Voluntary Sector Focus: Andrew Atkinson, Finchfield & Castlecroft Community Association - Wolverhampton Voluntary Sector Council

by James Clarke
5 months ago
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Tell us about your organisation, how you started and what you do?

Finchfield and Castlecroft Community Association (FCCA) has been in existence in one form or another for some considerable time, and was primarily set up to help with liaising with service providers regarding community issues.

About 10 years ago, we were starting to get enquiries from the community regarding the fate of St. Thomas’ Church in Finchfield, which had been abandoned by The Church of England and was falling into a state of disrepair. The FCCA committee started a campaign to buy the building and restore it as a possible community hub. We invited residents who would like to get involved to get in touch, and it soon became apparent to us that a section of the community had difficulty with IT and emails and so we explored the possibility of starting some sort of IT classes. We started our first lesson in St.Columbas’ Church hall and had two people turn up on our first day – which we took as a success!

Over the next few weeks the numbers did not increase and we found out that we shared the building with a mum and toddler group, which started 20 mins after our session, and they locked the door to stop the little angels escaping – and at the same time prevented anyone wishing to come to our group getting in!

We then moved to Bantock Park, which was a much better venue, excellent car park, cafe, and with good disabled access. Our attendance increased and we relied on volunteer tutors, mainly students, however we could never be sure how many would turn up.

What has been your greatest achievement?

Our first day of the new style sessions attracted about ten people and the numbers steadily increased week by week. Our one-to-one tuition classes were interspersed with short lectures by our tutors on subjects such as ‘how to stay safe on line’, ‘clearing unwanted files’ etc. and also outside talks from Barclays Bank on ‘online banking’, and Waitrose on ‘online shopping’. Other community groups wishing to start an IT group were directed by the Lottery to our door for help and advice – we took that as a huge compliment. The year went very fast and we became the ‘go-to’ place for help with IT.

What is your experience of support received from WVSC?

Our funds were starting to dry up and we managed to get a few local businesses to sponsor us, however this revenue source eventually stopped and so we had to suspend our classes.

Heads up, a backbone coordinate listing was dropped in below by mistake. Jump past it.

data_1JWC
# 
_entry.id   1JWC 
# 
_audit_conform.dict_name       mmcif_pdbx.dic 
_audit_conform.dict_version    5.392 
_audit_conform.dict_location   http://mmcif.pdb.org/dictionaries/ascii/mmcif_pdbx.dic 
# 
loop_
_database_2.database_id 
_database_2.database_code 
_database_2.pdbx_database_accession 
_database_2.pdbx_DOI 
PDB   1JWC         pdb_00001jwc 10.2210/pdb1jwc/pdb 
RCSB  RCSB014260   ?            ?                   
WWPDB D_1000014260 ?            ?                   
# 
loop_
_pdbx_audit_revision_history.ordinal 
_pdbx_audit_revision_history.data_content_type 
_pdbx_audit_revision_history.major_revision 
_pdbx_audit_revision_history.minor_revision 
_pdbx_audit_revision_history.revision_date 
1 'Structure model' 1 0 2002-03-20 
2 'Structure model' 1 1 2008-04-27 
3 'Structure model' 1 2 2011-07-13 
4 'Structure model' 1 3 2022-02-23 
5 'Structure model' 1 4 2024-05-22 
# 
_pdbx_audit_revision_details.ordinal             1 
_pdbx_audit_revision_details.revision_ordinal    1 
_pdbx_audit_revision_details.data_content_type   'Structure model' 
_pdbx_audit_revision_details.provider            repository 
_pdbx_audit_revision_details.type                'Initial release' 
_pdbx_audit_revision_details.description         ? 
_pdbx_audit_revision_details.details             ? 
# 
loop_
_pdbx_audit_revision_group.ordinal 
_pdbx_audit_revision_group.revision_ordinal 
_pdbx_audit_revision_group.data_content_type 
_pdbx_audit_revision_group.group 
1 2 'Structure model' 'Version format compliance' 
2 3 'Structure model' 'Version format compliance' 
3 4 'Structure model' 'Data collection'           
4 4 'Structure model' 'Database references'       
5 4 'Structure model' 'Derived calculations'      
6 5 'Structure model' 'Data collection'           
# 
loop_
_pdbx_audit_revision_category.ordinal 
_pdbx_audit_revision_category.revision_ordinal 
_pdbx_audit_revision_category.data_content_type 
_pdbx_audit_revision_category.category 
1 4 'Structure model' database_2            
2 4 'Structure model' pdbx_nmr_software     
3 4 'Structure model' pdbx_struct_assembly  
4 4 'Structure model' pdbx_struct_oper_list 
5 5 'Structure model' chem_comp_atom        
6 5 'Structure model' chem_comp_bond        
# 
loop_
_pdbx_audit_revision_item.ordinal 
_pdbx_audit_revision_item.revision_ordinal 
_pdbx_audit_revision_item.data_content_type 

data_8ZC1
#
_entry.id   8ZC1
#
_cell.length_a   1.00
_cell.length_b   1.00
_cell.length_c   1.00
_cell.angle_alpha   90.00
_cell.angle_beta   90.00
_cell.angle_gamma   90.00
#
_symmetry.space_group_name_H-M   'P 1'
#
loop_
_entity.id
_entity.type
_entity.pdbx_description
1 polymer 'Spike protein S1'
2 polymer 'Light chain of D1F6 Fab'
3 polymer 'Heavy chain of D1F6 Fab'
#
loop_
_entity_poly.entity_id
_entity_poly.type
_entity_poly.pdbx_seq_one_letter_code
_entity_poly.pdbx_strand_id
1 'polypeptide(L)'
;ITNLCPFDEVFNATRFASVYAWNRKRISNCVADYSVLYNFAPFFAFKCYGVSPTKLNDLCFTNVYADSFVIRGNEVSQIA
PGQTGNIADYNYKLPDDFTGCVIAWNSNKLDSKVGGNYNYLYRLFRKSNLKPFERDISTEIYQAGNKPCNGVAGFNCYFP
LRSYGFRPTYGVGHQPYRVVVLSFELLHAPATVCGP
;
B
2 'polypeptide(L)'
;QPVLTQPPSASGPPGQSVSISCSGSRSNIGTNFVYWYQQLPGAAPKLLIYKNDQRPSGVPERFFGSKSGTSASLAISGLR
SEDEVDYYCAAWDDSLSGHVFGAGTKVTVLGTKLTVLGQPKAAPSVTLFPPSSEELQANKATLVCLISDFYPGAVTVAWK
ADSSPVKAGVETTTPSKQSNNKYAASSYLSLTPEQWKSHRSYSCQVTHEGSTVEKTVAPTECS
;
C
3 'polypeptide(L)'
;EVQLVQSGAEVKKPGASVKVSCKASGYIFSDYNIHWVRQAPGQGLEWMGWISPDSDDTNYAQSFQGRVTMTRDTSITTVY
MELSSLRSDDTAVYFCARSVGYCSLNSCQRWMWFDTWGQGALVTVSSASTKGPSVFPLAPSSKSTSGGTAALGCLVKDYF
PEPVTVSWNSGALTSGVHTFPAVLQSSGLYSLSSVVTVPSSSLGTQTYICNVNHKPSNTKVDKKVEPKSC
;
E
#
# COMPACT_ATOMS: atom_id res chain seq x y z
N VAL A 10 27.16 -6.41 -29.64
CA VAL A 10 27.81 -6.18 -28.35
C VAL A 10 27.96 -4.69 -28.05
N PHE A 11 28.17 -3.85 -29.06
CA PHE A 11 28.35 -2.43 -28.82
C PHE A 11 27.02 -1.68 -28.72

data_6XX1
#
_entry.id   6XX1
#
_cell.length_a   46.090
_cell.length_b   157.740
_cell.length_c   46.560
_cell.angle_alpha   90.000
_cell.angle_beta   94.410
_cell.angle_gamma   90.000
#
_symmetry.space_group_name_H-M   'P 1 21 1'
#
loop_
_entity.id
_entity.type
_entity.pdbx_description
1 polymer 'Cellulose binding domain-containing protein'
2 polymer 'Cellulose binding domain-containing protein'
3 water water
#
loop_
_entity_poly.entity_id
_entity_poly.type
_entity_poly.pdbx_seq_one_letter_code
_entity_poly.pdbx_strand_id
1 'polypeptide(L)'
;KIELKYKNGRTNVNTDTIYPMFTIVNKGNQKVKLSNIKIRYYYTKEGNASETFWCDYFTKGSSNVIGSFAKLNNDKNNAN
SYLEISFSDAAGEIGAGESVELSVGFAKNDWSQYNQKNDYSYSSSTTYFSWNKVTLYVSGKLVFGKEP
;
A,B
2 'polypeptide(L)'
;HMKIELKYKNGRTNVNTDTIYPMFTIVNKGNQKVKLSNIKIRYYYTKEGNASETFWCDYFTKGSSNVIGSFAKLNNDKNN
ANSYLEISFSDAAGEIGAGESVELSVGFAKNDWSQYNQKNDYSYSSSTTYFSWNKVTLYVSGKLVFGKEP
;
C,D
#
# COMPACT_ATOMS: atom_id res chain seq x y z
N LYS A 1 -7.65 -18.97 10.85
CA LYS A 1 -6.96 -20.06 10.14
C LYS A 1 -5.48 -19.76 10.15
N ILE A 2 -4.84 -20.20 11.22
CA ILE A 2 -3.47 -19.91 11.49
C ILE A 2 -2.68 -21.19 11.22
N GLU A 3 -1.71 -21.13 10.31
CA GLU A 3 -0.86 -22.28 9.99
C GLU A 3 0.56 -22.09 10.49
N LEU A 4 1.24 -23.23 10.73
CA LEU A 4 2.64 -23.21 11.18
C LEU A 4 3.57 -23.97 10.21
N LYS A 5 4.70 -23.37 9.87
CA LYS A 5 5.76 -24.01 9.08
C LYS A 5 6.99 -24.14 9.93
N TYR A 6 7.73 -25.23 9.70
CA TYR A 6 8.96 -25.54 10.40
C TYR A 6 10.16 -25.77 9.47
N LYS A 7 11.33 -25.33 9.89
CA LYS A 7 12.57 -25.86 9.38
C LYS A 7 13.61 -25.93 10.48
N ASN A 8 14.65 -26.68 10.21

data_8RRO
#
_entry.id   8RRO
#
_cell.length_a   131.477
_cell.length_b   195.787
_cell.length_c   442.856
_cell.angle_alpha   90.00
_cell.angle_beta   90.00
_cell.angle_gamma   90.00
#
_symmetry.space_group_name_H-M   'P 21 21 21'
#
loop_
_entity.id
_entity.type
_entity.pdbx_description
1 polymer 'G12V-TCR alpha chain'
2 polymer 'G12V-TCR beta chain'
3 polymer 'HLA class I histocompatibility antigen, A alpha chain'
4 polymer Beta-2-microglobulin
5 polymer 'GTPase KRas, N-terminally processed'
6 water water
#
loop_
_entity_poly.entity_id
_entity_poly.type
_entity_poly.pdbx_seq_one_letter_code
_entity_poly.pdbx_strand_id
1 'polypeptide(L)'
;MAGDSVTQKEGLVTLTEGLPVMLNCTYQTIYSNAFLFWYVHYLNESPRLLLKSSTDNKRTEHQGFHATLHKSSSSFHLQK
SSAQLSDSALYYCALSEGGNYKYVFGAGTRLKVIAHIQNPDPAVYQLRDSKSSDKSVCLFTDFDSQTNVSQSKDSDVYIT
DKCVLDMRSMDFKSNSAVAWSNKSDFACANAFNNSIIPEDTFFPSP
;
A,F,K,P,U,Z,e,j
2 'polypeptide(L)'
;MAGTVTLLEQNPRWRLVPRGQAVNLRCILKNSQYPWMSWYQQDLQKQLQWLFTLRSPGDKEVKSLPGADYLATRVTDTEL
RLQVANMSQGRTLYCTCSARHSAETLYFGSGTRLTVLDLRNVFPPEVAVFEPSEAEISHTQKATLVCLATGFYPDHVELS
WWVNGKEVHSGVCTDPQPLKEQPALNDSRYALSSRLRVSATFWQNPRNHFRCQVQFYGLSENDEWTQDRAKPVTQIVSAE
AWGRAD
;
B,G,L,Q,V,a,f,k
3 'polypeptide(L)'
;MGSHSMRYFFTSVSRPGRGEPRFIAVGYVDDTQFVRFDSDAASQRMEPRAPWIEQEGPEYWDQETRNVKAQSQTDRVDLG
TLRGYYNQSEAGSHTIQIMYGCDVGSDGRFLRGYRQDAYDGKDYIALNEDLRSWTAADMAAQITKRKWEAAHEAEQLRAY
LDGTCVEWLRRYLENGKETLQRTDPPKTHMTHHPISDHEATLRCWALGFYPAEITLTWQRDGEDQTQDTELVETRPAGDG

We tried without success to find a sponsor and it was suggested we try WVSC for help. Our first meeting with Sharon lasted about two hours and proved to be our turning point. With her help, we re-designed the structure of the classes; instead of a session every two weeks and an uncertainty over how many tutors we had, we would have a session every week, alternating mornings and afternoons, with paid professional IT tutors and a local advertising campaign to attract more customers. This however, would cost money – an awful lot of it, which we did not have, or any idea how to get it.

 

And so, again with the amazing help of Sharon at WVSC we applied for £8000 from the Awards for All Lottery Fund. Unless you have ever applied for lottery funds, you will have no idea how detailed and time consuming the application process is, requiring a lot of attention to detail. We then had to wait for about six anxious weeks and eventually we had an email to say that our application had been approved and the money was on its way!

We were supported over the following years by WVSC and were lucky enough to be awarded funding by the Lottery for a further three years.

What is the most valuable lesson you have learnt about working with people in Wolverhampton?

Over the last year with lockdowns, isolations, bubbles etc. we have all been forced to do many activities online and the need for help amongst the elderly especially has never been higher but the pandemic has stopped close contact tuition and our classes are greatly missed. Since we first started, it is estimated that around 1000 people have visited us for IT help. Our last session had 20 people, despite the atrocious weather at that time.

What are some of the challenges you face and how can WVSC help to support your organisation in the future?

We started January 2020 with increases in attendance on most weeks and we submitted another Lottery application with crossed fingers then Covid19 came on the scene and we held our last session on Wednesday 4th March 2020. As soon as restrictions on group face to face meetings are removed we will re-start our classes and look forward to working with WVSC again.

Where can we find out more?

To see FCCA’s Smart Device Yoga promotional video, please follow the link: http://smartdeviceyoga.uk/

For more information about attending a class, when it is safe to do so, please email your details to: fandc.ca@gmail.com

Would you like to be featured in our Voluntary Sector Focus? Contact Sharon Nanan-Sen on snanan-sen@wolverhamptonvsc.org.uk for more info!